NYC Experience – Oculus

In yesterday’s posts I left you with a small riddle, asking whether anyone would recognize the building were I shot the abstract fine-art architectural shots. While no-one came up with the right solution (Oculus – World Trade Center Station in New York City), a few readers correctly recognized the work of architect Santiago Calatrava. Today, continuing my series “NYC Experience” from our trip to the Big Apple in 2018, I show you a bit more of the outside and interior of this new iconic NCY landmark.

Oculus near Ground Zero

After the terrorist attacks on the World Trade Center in the fall of 2001, the New York subway could no longer operate to the World Trade Center because the station had been destroyed. After the cleanup at Ground Zero, which officially ended in May 2002, the rail facilities were restored and a new entrance was provisionally built by the New York Port Authority, which was able to begin operations in November 2003. Since the complex was also scheduled for reconstruction, the rail station retained its previous name. After the final design of the new World Trade Center complex was finalized in 2006, new facilities for public transportation were also designed, called the World Trade Center Transportation Hub. They were designed by famous Spanish architect Santiago Calatrava. Above ground, the new station is to consist of a large glass structure that will be flooded with light.

Oculus (left) reflecting in the facade of the 9/11 museum

Construction of the Transportation Hub began in 2008, and the partial opening of a first platform took place in February 2014. On March 3, 2016, the station’s main concourse, called Oculus, was opened to the public.  It provides access to Port Authority Trans-Hudson (PATH) commuter trains to New Jersey and eleven NYC subway lines.

Lobby with Aluminum Relief

The design by Calatrava symbolizes a dove taking flight. The structure is formed by softly-curving, white steel ribs, that rise from below the ground to form an elliptical dome over a vast concourse. The Oculus uses 11,500 tons of steel, and free from internal supporting columns, the concourse reaches a length of 350 ft and a height of 160 ft.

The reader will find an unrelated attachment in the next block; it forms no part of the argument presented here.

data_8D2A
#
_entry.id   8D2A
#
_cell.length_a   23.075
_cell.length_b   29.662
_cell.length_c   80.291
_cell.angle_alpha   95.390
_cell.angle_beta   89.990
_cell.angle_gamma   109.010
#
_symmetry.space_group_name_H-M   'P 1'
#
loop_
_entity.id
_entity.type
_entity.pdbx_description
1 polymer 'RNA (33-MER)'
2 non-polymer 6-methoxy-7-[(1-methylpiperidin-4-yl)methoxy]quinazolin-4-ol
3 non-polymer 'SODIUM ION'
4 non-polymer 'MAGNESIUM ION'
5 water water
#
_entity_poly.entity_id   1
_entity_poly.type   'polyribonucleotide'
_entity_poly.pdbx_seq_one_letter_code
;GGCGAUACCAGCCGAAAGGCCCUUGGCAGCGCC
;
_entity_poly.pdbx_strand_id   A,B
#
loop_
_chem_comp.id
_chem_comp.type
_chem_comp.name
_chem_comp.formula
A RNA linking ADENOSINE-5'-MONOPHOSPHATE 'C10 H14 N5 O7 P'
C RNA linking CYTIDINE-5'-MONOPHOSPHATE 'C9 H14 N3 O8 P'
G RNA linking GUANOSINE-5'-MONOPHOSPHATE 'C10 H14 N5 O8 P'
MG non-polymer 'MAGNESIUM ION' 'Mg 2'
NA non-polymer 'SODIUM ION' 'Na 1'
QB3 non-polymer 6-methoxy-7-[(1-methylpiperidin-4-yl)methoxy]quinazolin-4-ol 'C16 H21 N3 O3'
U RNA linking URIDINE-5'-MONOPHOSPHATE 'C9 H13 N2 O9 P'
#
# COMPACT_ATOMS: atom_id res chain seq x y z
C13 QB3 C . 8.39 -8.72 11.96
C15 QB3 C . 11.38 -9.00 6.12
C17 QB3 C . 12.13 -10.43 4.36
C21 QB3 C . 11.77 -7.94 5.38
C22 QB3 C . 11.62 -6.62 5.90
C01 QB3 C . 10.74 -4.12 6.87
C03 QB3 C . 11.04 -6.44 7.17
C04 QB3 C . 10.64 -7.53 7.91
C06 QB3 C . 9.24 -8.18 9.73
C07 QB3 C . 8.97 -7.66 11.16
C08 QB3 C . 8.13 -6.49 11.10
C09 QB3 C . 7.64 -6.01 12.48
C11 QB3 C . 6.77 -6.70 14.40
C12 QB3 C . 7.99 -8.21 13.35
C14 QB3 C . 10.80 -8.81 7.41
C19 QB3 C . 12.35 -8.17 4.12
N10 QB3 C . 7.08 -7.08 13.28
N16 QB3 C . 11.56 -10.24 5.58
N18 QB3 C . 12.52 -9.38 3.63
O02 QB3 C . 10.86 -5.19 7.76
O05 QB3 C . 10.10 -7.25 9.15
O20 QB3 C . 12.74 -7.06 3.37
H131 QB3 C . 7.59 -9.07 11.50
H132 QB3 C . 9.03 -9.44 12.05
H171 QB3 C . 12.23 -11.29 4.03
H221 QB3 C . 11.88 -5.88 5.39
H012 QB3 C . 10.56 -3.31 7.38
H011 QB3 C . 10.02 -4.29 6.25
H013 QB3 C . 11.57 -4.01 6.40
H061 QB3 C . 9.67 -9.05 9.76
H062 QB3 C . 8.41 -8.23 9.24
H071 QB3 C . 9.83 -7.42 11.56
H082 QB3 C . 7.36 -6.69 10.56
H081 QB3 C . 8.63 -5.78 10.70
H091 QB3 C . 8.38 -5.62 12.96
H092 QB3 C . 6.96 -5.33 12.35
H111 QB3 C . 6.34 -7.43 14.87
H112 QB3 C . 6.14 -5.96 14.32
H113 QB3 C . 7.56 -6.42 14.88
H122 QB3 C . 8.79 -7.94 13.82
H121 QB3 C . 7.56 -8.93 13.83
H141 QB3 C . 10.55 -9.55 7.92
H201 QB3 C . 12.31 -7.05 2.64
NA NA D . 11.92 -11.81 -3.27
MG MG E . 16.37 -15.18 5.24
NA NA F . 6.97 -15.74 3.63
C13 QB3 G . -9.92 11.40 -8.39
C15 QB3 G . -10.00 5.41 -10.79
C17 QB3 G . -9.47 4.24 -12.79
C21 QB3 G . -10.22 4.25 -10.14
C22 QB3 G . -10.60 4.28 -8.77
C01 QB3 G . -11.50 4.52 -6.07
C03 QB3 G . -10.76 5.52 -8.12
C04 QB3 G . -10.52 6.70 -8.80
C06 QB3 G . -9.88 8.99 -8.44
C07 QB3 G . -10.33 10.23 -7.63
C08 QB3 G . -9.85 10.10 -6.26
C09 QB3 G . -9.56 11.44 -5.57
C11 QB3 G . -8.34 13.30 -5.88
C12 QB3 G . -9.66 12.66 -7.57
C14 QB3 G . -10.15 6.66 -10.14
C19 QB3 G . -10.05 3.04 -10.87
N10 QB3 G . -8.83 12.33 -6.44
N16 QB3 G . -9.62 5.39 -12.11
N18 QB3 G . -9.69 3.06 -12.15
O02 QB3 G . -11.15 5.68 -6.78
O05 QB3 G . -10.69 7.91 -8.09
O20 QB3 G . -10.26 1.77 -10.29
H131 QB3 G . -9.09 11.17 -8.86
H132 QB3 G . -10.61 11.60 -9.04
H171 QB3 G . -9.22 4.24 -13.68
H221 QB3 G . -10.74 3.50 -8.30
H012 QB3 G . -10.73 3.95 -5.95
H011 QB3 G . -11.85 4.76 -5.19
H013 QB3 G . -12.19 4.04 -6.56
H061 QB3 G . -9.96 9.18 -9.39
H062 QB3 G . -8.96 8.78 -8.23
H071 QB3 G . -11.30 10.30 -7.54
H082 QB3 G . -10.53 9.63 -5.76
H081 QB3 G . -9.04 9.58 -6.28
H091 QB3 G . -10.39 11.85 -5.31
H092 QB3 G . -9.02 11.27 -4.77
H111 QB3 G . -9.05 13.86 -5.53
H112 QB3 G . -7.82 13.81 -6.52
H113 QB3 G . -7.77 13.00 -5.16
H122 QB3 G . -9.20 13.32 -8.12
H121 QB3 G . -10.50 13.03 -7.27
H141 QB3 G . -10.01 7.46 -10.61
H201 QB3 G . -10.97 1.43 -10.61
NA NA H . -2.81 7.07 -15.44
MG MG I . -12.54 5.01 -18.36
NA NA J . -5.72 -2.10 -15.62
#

The transparency of the structure and a skylight, that runs the length of the Oculus’ spine, allows light to flood through onto the grey and white marble floors below.

View from the Galleries
Passing through the light
Walkway to PATH Station

If you want to read more about this fascinating building, check its entry in wikiarquitectura.

I hope you liked this episode NYC Experience – Oculus. Even though the trip (and most other of the episodes) happened back in the travel happy times of 2018. Below are a few links to other episodes, or you just enter “NYC Experience” in the search field of the blog to see them all.

The photos were taken with my Olympus OM-D E-M1 and the mZuiko 12-100mm F/4 and the WALIMEX Pro 7,5mm 1:3.5 Fish-Eye.  RAW conversion and post processing in Lightroom Classic.

Wish you all a great Monday!

Marcus

Related Posts:

NYC Experience – Top of the Rocks

NYC Experience – Lady Liberty

My New York City Eye Opener

Life in the Big Apple

23 thoughts on “NYC Experience – Oculus

Add yours

  1. I am thrilled that you shared these photos. On our last visit to NYC years ago, we toured that area, but this structure had not been completed. It’s an awe-inspiring structure both in the design and the construction. What great captures you’ve made as well!

    1. Thanks for your kind words, they are so much appreciated! Glad you liked the post. NYC has always something new to offer, whenever you visit. Like the new Vessel on the Hudson Yard that I would love to see!

  2. I love the way your photographs convey the beauty and majesty of this structure. In the third image I sense I’m seeing a large bird readying itself for flight. In the fourth one it’s like being inside a whale. Magnificent… thank you

  3. All I can say about the structure is WOW! I’ve never been to NYC, thank you for sharing your beautiful photos, Marcus. 😎❤️

Leave a Reply

This site uses Akismet to reduce spam. Learn how your comment data is processed.

Up ↑

%d bloggers like this: